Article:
by Ben Vernia | April 24th, 2012
On April 24, the Department of Justice announced that it was intervening in a qui tam suit brought by a whistleblower in North Carolina. According to DOJ’s press release:
The United States has intervened in a lawsuit against Japanese company, Toyo Ink Manufacturing Co. Ltd. and its U.S. subsidiaries: Toyo Ink International Corp., located in New York; Toyo Ink America LLC, located in Illinois; and Toyo Ink Manufacturing America LLC, located in New Jersey, the Justice Department announced today. Toyo Ink, which has operations worldwide, is a leading provider of printing inks.
The suit alleges that the Toyo Ink companies knowingly misrepresented the country of origin on documents presented to U.S. Customs and Border Protection to avoid paying antidumping and countervailing duties on imports of the colorant carbazole violet pigment number 23 (CVP-23). The Department of Commerce assesses antidumping and countervailing duties, which are collected by U.S. Customs, to protect U.S. businesses by offsetting unfair foreign pricing and government subsidies. Imports of CVP-23 from China and India have been subject to these duties since 2004.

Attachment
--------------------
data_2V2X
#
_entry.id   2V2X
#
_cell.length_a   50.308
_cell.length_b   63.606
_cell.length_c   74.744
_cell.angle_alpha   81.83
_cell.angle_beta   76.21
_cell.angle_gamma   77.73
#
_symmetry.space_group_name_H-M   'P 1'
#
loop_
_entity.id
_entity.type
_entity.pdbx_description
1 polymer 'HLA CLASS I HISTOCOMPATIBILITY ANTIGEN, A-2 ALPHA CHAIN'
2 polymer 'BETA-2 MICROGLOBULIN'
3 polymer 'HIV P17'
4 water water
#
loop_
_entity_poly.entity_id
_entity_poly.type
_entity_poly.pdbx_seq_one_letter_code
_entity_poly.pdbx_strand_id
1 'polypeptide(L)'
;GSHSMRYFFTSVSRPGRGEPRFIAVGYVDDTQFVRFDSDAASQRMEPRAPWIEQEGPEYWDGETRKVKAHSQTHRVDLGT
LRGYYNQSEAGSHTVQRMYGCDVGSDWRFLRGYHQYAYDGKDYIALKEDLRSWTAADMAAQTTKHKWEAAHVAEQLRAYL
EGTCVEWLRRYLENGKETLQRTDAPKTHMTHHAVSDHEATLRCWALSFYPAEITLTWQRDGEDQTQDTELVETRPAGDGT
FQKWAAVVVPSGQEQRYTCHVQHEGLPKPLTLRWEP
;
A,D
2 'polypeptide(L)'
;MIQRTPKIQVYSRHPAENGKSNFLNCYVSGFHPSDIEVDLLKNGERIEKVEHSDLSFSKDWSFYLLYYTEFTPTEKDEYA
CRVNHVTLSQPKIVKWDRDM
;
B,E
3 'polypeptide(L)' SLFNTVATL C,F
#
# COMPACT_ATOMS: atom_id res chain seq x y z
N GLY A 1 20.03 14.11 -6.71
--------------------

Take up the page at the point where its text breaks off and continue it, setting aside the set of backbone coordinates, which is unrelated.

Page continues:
The suit alleges that Toyo misrepresented Japan and Mexico as the countries of origin for its CVP-23 imports to avoid these duties. Although Toyo’s CVP-23 imports from China and India underwent a finishing process in Japan and Mexico, the complaint alleges that this process was insufficient to change the country of origin.
Comment: It will be interesting to see how the Court rules on the application of the False Claims Act in this case. Other courts have split on whether the avoidance of a customs obligation can provide the grounds for a reverse false claim allegation under the Act.